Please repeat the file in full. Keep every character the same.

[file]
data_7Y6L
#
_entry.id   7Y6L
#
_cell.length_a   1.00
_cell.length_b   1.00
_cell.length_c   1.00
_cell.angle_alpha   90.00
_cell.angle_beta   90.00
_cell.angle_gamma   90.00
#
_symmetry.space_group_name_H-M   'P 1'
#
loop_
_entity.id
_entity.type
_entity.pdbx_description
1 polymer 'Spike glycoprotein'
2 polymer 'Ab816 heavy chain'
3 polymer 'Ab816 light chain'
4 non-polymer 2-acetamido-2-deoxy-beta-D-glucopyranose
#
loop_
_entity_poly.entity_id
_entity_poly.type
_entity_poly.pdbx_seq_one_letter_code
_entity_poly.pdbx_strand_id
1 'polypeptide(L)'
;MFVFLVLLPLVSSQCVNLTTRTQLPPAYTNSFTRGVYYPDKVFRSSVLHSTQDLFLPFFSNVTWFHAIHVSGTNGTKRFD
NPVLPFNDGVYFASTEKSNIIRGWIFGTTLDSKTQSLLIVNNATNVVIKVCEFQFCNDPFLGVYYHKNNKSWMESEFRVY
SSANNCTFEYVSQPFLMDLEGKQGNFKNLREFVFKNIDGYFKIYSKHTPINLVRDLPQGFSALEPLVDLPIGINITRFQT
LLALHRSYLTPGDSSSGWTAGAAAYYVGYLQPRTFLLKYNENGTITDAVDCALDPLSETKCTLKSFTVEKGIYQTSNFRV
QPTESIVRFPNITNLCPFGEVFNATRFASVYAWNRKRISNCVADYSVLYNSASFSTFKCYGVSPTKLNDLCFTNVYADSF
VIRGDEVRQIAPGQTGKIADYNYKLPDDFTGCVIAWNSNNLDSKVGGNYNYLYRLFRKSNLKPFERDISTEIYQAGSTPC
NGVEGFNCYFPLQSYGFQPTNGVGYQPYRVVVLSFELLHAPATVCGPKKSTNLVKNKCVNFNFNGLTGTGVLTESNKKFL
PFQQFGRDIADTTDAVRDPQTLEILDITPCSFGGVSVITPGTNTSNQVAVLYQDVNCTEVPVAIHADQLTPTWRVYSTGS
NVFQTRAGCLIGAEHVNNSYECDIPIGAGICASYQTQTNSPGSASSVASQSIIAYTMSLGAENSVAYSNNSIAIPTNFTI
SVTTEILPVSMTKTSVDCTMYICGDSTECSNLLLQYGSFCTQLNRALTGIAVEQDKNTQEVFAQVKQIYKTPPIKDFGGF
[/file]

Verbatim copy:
data_7Y6L
#
_entry.id   7Y6L
#
_cell.length_a   1.00
_cell.length_b   1.00
_cell.length_c   1.00
_cell.angle_alpha   90.00
_cell.angle_beta   90.00
_cell.angle_gamma   90.00
#
_symmetry.space_group_name_H-M   'P 1'
#
loop_
_entity.id
_entity.type
_entity.pdbx_description
1 polymer 'Spike glycoprotein'
2 polymer 'Ab816 heavy chain'
3 polymer 'Ab816 light chain'
4 non-polymer 2-acetamido-2-deoxy-beta-D-glucopyranose
#
loop_
_entity_poly.entity_id
_entity_poly.type
_entity_poly.pdbx_seq_one_letter_code
_entity_poly.pdbx_strand_id
1 'polypeptide(L)'
;MFVFLVLLPLVSSQCVNLTTRTQLPPAYTNSFTRGVYYPDKVFRSSVLHSTQDLFLPFFSNVTWFHAIHVSGTNGTKRFD
NPVLPFNDGVYFASTEKSNIIRGWIFGTTLDSKTQSLLIVNNATNVVIKVCEFQFCNDPFLGVYYHKNNKSWMESEFRVY
SSANNCTFEYVSQPFLMDLEGKQGNFKNLREFVFKNIDGYFKIYSKHTPINLVRDLPQGFSALEPLVDLPIGINITRFQT
LLALHRSYLTPGDSSSGWTAGAAAYYVGYLQPRTFLLKYNENGTITDAVDCALDPLSETKCTLKSFTVEKGIYQTSNFRV
QPTESIVRFPNITNLCPFGEVFNATRFASVYAWNRKRISNCVADYSVLYNSASFSTFKCYGVSPTKLNDLCFTNVYADSF
VIRGDEVRQIAPGQTGKIADYNYKLPDDFTGCVIAWNSNNLDSKVGGNYNYLYRLFRKSNLKPFERDISTEIYQAGSTPC
NGVEGFNCYFPLQSYGFQPTNGVGYQPYRVVVLSFELLHAPATVCGPKKSTNLVKNKCVNFNFNGLTGTGVLTESNKKFL
PFQQFGRDIADTTDAVRDPQTLEILDITPCSFGGVSVITPGTNTSNQVAVLYQDVNCTEVPVAIHADQLTPTWRVYSTGS
NVFQTRAGCLIGAEHVNNSYECDIPIGAGICASYQTQTNSPGSASSVASQSIIAYTMSLGAENSVAYSNNSIAIPTNFTI
SVTTEILPVSMTKTSVDCTMYICGDSTECSNLLLQYGSFCTQLNRALTGIAVEQDKNTQEVFAQVKQIYKTPPIKDFGGF